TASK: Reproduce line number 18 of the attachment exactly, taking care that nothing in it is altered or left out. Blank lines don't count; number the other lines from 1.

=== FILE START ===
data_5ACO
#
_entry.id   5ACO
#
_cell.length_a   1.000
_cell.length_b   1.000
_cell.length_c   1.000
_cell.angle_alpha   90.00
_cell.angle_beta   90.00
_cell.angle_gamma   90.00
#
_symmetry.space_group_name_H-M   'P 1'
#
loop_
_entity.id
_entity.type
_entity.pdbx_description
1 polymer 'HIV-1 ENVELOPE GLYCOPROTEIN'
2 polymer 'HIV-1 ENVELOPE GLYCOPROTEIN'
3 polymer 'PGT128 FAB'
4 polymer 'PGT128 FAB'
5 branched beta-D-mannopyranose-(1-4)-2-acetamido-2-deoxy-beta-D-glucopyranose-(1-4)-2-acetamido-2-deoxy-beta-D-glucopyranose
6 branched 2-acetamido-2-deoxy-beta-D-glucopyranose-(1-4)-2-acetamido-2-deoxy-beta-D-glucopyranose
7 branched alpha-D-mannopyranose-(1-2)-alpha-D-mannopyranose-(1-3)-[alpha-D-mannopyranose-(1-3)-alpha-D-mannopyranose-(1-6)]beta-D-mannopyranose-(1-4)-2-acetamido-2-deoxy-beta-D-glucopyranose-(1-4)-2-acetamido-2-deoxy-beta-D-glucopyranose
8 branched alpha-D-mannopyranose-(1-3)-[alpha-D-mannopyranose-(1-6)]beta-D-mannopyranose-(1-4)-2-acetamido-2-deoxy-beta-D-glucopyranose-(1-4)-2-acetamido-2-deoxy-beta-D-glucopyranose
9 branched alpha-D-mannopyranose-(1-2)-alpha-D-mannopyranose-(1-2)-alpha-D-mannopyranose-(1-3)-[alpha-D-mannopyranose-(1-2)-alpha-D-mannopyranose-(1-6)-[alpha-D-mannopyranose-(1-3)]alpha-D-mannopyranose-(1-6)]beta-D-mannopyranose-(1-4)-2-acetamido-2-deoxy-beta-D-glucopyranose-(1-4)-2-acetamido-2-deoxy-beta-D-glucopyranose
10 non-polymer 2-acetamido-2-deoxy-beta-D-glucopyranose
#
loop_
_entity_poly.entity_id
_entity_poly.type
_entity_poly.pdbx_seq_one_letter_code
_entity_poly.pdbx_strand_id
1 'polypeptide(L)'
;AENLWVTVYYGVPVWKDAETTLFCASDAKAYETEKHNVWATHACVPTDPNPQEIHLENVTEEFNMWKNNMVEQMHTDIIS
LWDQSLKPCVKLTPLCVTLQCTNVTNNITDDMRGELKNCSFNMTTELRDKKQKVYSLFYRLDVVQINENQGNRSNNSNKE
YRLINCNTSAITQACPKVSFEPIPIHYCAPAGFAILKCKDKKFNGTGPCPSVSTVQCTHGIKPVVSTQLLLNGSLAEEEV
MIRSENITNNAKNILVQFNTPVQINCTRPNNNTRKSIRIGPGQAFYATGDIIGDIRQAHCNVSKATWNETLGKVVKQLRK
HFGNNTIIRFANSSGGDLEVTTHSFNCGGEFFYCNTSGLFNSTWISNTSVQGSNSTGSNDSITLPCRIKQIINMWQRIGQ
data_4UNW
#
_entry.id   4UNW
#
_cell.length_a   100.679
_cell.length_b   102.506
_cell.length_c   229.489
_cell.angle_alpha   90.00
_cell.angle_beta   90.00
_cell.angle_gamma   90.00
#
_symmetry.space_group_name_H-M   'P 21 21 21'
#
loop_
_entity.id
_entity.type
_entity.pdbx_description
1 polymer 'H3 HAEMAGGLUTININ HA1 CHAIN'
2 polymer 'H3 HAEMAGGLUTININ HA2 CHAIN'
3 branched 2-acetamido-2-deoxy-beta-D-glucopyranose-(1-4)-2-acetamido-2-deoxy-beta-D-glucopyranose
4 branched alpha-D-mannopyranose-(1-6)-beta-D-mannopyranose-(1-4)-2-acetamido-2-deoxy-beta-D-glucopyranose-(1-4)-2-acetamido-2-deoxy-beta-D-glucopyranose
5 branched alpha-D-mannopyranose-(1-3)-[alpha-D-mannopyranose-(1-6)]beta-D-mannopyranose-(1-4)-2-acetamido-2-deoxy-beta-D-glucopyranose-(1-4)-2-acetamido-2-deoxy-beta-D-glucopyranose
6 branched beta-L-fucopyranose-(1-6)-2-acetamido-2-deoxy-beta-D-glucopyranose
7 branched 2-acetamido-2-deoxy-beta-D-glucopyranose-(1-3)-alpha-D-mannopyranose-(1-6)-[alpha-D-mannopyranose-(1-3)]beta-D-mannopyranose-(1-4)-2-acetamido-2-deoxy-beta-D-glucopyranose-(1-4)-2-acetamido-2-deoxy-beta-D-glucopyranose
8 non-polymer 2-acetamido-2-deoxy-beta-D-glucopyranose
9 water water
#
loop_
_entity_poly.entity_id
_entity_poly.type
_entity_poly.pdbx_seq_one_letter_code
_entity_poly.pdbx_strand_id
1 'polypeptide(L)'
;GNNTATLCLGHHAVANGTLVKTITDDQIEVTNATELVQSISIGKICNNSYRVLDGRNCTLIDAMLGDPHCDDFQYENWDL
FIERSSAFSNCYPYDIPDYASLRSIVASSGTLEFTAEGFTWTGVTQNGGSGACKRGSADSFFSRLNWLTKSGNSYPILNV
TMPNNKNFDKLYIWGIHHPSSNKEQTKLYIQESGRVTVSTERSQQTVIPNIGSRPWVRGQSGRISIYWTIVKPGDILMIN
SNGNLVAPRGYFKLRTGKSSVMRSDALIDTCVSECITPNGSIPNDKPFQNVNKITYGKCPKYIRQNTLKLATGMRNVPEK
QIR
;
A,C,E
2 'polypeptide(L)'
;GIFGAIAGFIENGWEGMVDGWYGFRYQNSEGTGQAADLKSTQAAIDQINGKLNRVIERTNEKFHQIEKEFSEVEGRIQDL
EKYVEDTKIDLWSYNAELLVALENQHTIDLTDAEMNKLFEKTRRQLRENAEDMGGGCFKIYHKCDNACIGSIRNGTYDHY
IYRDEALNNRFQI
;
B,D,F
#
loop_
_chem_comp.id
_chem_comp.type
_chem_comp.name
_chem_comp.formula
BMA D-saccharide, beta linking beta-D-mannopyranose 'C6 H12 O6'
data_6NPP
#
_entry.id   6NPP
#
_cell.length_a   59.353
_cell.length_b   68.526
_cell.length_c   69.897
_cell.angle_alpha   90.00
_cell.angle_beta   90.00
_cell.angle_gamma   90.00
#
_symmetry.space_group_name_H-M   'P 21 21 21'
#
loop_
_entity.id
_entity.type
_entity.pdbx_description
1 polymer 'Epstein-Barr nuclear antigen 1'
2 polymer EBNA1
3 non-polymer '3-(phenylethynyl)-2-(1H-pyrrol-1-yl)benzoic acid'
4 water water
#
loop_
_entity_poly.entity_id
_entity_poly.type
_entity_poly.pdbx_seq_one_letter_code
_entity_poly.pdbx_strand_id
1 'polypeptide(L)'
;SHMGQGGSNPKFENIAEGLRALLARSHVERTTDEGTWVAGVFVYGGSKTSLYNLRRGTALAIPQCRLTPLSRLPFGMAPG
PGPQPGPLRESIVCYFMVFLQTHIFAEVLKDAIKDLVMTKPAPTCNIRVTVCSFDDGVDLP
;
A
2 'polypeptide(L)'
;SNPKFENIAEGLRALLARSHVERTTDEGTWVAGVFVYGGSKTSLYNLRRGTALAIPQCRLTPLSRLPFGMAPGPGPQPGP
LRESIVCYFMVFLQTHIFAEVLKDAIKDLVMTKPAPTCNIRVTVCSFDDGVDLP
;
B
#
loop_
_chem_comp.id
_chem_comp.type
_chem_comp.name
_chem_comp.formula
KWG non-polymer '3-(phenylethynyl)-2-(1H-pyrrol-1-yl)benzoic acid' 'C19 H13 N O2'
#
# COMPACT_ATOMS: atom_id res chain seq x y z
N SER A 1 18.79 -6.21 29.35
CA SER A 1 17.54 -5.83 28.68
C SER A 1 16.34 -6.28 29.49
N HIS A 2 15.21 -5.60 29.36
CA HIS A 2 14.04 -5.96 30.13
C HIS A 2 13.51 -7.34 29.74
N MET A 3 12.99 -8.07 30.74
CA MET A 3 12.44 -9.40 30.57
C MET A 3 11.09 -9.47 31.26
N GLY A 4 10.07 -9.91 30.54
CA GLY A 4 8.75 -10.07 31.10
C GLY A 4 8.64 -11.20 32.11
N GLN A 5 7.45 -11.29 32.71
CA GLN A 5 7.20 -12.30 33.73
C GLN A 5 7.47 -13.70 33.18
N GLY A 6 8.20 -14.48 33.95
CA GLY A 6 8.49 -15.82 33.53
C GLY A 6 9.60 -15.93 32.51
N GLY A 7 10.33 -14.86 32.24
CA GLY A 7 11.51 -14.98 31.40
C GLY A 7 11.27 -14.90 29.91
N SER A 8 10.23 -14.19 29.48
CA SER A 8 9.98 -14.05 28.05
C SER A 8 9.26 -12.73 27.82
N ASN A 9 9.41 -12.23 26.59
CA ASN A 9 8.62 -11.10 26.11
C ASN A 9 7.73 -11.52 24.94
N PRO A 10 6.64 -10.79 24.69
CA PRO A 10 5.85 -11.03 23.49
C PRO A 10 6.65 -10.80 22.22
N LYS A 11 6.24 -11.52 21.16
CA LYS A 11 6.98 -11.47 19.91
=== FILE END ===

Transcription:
1 polymer 'HIV-1 ENVELOPE GLYCOPROTEIN'